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Journal Article


Esquivel-Santoveña EE, Hernández RR, Viveros NC, Orozco FL, van Barneveld HO. J. Interpers. Violence 2017; ePub(ePub): ePub.


(Copyright © 2017, SAGE Publishing)






This study explored patterns of controlling behavior, physical violence, and attitudes toward social limits in young Mexican university students in light of the effect that socialization processes have in attitudes toward social norms and violent behavior as indicated in some of the literature. A total of 437 male and female heterosexual participants residing in Ciudad Juárez, Mexico, provided information on their perpetration/victimization experiences of controlling behavior (by means of the Controlling Behaviors Scale) and physical violence (using the Revised Conflict Tactics Scales [CTS2]) and their attitudes toward social limits (using the Attitudes Toward Social Limits scale).

RESULTS indicate similar chronicity levels of experienced controlling behavior and physical violence perpetration/victimization between the sexes. Participants expressed major tendency to adjust to a social norm rather than overstepping it. Males tend to overstep social limits more often than females, although no significant linear relationship was found between abusive behavior and attitudes promoting the infringement of social norms. Higher chronicity levels were rather found by dyadic type, relationships with mutual physical intimate partner violence (IPV), and controlling behavior in comparison with relationships where unidirectional violence prevails. Implications of findings involve the acknowledgment of change in dynamics used by more educated young Mexicans, and the recognition of IPV in these populations as a heterogeneous phenomenon for primary and secondary interventions.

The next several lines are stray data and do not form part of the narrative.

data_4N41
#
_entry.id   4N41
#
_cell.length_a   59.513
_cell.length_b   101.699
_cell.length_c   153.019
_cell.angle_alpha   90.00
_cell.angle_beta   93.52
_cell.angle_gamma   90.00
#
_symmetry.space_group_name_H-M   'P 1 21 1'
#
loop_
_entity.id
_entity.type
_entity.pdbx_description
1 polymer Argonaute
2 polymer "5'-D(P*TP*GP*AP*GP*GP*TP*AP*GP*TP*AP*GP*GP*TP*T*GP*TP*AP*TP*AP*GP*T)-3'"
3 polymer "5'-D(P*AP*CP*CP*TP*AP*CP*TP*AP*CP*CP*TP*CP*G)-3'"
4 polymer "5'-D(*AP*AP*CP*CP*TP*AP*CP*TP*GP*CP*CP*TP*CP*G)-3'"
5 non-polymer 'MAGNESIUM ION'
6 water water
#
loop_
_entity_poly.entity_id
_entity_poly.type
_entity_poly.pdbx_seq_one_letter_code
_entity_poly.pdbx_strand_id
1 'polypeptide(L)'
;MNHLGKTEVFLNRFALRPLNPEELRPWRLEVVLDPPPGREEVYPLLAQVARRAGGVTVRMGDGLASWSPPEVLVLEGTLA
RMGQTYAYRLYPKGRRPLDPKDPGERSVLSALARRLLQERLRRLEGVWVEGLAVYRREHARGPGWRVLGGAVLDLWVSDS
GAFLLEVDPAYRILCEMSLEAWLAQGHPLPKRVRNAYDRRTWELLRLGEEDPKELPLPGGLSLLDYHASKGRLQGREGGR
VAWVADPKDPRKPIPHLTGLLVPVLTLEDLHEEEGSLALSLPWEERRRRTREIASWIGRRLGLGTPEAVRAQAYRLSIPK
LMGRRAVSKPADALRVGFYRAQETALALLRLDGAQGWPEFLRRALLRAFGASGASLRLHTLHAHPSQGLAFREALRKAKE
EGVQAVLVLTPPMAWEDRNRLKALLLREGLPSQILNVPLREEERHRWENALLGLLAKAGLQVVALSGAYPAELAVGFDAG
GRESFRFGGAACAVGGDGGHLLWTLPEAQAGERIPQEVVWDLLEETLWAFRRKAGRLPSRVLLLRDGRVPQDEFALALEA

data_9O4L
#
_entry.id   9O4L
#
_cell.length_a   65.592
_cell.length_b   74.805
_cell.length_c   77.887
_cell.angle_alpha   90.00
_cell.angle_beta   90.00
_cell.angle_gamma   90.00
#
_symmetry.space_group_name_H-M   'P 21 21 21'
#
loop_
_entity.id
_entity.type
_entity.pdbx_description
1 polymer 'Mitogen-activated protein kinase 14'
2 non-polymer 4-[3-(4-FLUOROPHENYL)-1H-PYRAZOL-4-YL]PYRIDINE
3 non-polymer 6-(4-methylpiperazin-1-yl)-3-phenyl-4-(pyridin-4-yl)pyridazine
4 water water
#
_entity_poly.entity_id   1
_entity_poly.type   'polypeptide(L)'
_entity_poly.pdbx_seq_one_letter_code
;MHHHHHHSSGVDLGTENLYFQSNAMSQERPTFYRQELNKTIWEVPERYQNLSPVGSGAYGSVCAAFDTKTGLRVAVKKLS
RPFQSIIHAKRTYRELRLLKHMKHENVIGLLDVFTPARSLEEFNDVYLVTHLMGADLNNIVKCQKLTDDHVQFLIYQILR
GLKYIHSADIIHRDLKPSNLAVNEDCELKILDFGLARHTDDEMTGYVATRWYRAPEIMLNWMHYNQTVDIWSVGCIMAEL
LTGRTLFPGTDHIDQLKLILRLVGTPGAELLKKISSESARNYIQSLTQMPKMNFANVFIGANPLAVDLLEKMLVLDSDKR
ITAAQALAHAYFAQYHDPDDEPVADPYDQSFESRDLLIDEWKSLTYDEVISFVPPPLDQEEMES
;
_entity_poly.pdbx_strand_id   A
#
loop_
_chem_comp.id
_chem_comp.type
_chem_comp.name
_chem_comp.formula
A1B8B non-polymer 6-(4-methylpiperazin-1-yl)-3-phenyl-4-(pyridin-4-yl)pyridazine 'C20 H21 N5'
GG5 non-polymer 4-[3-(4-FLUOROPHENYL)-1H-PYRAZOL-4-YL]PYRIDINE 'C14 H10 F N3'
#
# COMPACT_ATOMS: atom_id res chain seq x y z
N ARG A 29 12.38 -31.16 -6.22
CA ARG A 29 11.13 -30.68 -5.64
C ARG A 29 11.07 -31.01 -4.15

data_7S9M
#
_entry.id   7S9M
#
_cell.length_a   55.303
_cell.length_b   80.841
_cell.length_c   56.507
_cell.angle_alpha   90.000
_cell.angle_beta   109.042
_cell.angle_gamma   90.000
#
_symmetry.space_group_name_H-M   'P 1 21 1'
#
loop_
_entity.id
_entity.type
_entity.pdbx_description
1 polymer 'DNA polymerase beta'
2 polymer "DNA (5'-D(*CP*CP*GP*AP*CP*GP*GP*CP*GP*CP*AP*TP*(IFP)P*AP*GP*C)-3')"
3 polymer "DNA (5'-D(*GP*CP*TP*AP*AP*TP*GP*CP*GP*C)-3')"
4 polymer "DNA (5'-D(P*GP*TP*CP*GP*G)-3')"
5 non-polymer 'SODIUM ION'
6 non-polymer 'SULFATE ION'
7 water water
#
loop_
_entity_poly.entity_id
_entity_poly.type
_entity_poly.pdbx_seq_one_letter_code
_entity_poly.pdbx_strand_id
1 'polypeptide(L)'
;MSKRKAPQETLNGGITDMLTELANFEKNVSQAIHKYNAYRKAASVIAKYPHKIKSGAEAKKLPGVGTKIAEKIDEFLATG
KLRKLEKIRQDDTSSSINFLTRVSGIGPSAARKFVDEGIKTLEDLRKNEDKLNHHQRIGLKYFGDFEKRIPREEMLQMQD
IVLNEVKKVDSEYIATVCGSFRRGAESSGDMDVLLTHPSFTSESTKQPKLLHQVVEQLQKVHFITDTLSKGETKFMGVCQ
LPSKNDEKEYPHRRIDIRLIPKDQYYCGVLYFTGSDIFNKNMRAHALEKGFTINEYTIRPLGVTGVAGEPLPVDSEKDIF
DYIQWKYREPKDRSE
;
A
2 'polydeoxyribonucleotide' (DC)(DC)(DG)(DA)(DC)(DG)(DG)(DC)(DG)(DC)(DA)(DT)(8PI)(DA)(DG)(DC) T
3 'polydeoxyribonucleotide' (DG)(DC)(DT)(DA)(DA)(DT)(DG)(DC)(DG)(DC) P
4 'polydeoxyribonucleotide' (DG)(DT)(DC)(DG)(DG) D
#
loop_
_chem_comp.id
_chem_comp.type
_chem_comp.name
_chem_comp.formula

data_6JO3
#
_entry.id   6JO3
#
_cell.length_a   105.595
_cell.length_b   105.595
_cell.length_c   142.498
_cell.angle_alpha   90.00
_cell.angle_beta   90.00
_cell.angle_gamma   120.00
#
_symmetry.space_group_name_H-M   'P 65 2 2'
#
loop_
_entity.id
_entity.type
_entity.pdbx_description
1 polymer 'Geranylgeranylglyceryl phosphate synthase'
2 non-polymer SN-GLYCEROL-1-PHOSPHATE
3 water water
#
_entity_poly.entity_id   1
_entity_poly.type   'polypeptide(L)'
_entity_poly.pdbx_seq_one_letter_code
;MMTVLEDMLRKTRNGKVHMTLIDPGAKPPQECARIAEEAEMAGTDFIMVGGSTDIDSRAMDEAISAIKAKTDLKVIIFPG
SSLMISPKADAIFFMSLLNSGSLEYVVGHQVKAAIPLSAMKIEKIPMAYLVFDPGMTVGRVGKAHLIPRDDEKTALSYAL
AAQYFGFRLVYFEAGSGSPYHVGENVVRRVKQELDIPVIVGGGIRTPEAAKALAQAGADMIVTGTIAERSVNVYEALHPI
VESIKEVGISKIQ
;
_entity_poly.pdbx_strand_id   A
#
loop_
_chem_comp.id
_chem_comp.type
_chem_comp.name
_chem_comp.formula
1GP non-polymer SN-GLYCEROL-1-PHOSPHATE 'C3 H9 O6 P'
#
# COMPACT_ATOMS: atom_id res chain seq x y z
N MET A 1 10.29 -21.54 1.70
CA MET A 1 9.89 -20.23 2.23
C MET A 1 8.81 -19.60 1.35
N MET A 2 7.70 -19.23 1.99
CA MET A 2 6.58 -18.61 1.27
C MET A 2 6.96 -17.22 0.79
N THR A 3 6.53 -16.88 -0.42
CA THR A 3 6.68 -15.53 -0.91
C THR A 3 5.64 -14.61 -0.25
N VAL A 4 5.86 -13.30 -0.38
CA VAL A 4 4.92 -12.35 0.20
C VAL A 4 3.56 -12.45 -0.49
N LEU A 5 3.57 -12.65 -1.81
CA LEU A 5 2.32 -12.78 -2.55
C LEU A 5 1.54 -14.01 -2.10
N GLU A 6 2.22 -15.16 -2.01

Language: en


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